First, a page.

75 Years Young: Eames Molded Plywood Development, Part One Posted January 18, 2021 by Daniel Ostroff
We celebrate the Eames Molded Plywood Chairs, first introduced in 1946, 75 years ago this year, for versatility, the economy of form, comfort, and the honest and practical use of a humble, low-cost material. For Charles and Ray Eames, the process of developing this design was evolutionary, and it began with schoolhouse chairs.
In 1938, architects Eliel and Eero Saarinen were chosen to collaborate on The Crow Island School, a new institution to be built in Winnetka, Illinois. They asked Charles Eames, who was then running the Industrial Design Department at Eliel’s Cranbrook Academy, to co-design the seating with Eero.
Charles and Eero devised a stand-alone chair, that came in two sizes for the younger kids, and a floor-mounted chair with an attached desk for the older students. The stand-alone chairs were paired with a matching desk, with dowel legs, just like the chair.
|Courtesy of Cranbrook Archives, Cranbrook Center for Collections and Research|
The seats of all three were made of molded plywood, shaped the only way plywood could be molded at that time, in a linear fashion. The plywood at the top of the chairs curve gently back and the seats are formed by a curve that bends up at approximately a 90-degree angle. All of the curvature is done along the length of the plywood from which the chair is formed.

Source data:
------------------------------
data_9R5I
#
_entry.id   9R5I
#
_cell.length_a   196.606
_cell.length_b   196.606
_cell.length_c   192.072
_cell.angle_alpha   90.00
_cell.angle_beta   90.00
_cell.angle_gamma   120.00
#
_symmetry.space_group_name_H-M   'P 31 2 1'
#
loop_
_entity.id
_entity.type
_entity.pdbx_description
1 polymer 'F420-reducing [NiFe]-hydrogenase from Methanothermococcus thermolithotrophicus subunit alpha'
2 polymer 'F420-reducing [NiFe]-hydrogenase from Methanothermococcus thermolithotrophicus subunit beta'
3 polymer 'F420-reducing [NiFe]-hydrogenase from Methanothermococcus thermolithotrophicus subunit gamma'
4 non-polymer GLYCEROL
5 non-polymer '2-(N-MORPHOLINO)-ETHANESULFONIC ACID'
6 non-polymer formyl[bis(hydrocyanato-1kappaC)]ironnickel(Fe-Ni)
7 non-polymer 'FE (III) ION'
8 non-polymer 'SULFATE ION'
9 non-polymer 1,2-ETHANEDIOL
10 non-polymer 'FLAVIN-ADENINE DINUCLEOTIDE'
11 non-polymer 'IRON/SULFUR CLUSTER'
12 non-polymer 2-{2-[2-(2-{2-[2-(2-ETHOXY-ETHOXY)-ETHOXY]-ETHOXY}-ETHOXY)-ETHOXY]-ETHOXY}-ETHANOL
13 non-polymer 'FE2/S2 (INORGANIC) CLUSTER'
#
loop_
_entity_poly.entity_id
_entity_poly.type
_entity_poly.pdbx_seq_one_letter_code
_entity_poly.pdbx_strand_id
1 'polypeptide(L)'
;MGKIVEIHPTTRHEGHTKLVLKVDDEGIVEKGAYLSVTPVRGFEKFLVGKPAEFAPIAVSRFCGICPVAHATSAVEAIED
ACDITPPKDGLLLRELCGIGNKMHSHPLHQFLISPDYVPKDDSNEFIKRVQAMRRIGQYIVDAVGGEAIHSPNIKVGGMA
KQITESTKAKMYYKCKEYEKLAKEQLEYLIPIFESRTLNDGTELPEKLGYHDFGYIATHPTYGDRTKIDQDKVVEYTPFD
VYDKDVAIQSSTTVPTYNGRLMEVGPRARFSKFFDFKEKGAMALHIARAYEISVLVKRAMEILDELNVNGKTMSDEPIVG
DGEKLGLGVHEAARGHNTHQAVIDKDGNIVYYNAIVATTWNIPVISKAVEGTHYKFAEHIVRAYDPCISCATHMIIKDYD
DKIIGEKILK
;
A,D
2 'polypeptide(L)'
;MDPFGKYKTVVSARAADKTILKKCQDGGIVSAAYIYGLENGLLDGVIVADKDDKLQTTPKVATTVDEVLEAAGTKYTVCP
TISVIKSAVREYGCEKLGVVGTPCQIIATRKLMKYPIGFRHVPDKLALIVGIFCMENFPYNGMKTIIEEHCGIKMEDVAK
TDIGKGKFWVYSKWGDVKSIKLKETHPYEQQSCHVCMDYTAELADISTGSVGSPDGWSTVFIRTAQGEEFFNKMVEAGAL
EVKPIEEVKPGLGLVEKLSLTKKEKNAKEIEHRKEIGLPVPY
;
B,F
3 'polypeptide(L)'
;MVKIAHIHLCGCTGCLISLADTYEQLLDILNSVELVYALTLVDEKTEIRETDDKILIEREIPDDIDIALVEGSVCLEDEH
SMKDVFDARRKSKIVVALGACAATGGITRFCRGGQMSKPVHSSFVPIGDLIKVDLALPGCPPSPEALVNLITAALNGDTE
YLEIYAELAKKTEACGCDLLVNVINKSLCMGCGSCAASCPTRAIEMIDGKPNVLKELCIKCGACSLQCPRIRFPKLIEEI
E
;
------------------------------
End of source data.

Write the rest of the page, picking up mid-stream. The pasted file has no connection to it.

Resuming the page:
Photos of chair and desk courtesy of Wright20.com
The Crow Island school has long been celebrated as one of the earliest examples of the “International Style” of architecture built in America. Its well-designed environment reflects the child-centered philosophy that is the core of the Winnetka educational experience.
You can read more about the school at their own website.
The U.S. Department of The Interior designated The Crow Island School as a National Historic Landmark in 1990. We mark it as a landmark along the path that led to the Eames design which was celebrated by Time Magazine as the single greatest design of the twentieth century.
Here’s a page from the July 1946 issue of House & Garden magazine showing Charles and Ray with their first molded plywood chairs. Stay tuned for additional blogs on other stages towards this development.